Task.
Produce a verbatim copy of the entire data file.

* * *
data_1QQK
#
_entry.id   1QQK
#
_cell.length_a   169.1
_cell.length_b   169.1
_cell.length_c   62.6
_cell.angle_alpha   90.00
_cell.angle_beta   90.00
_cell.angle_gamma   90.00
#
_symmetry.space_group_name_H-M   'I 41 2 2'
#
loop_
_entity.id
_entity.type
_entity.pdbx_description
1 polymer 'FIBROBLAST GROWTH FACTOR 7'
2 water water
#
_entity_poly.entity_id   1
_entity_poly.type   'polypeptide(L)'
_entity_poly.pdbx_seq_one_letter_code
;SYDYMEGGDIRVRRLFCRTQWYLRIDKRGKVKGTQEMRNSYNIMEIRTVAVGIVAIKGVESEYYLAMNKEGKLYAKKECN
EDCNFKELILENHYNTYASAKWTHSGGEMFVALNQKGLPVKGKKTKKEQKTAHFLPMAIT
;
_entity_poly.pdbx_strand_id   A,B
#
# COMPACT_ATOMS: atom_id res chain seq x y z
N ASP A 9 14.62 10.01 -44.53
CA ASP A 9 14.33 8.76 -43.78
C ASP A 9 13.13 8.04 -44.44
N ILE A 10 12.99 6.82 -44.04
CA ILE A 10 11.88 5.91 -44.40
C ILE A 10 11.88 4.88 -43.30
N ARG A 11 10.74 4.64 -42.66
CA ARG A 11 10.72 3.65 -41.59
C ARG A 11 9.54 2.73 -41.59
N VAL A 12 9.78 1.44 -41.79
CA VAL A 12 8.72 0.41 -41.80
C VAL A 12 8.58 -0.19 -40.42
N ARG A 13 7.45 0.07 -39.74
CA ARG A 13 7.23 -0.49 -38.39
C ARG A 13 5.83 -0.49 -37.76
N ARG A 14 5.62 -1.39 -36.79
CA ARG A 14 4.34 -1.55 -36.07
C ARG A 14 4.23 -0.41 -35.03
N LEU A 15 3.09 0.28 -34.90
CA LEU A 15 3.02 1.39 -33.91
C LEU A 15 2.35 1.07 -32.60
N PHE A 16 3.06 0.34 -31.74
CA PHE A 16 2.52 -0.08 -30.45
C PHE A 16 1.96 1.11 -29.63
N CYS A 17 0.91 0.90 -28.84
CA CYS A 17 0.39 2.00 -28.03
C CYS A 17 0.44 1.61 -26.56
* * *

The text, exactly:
data_1QQK
#
_entry.id   1QQK
#
_cell.length_a   169.1
_cell.length_b   169.1
_cell.length_c   62.6
_cell.angle_alpha   90.00
_cell.angle_beta   90.00
_cell.angle_gamma   90.00
#
_symmetry.space_group_name_H-M   'I 41 2 2'
#
loop_
_entity.id
_entity.type
_entity.pdbx_description
1 polymer 'FIBROBLAST GROWTH FACTOR 7'
2 water water
#
_entity_poly.entity_id   1
_entity_poly.type   'polypeptide(L)'
_entity_poly.pdbx_seq_one_letter_code
;SYDYMEGGDIRVRRLFCRTQWYLRIDKRGKVKGTQEMRNSYNIMEIRTVAVGIVAIKGVESEYYLAMNKEGKLYAKKECN
EDCNFKELILENHYNTYASAKWTHSGGEMFVALNQKGLPVKGKKTKKEQKTAHFLPMAIT
;
_entity_poly.pdbx_strand_id   A,B
#
# COMPACT_ATOMS: atom_id res chain seq x y z
N ASP A 9 14.62 10.01 -44.53
CA ASP A 9 14.33 8.76 -43.78
C ASP A 9 13.13 8.04 -44.44
N ILE A 10 12.99 6.82 -44.04
CA ILE A 10 11.88 5.91 -44.40
C ILE A 10 11.88 4.88 -43.30
N ARG A 11 10.74 4.64 -42.66
CA ARG A 11 10.72 3.65 -41.59
C ARG A 11 9.54 2.73 -41.59
N VAL A 12 9.78 1.44 -41.79
CA VAL A 12 8.72 0.41 -41.80
C VAL A 12 8.58 -0.19 -40.42
N ARG A 13 7.45 0.07 -39.74
CA ARG A 13 7.23 -0.49 -38.39
C ARG A 13 5.83 -0.49 -37.76
N ARG A 14 5.62 -1.39 -36.79
CA ARG A 14 4.34 -1.55 -36.07
C ARG A 14 4.23 -0.41 -35.03
N LEU A 15 3.09 0.28 -34.90
CA LEU A 15 3.02 1.39 -33.91
C LEU A 15 2.35 1.07 -32.60
N PHE A 16 3.06 0.34 -31.74
CA PHE A 16 2.52 -0.08 -30.45
C PHE A 16 1.96 1.11 -29.63
N CYS A 17 0.91 0.90 -28.84
CA CYS A 17 0.39 2.00 -28.03
C CYS A 17 0.44 1.61 -26.56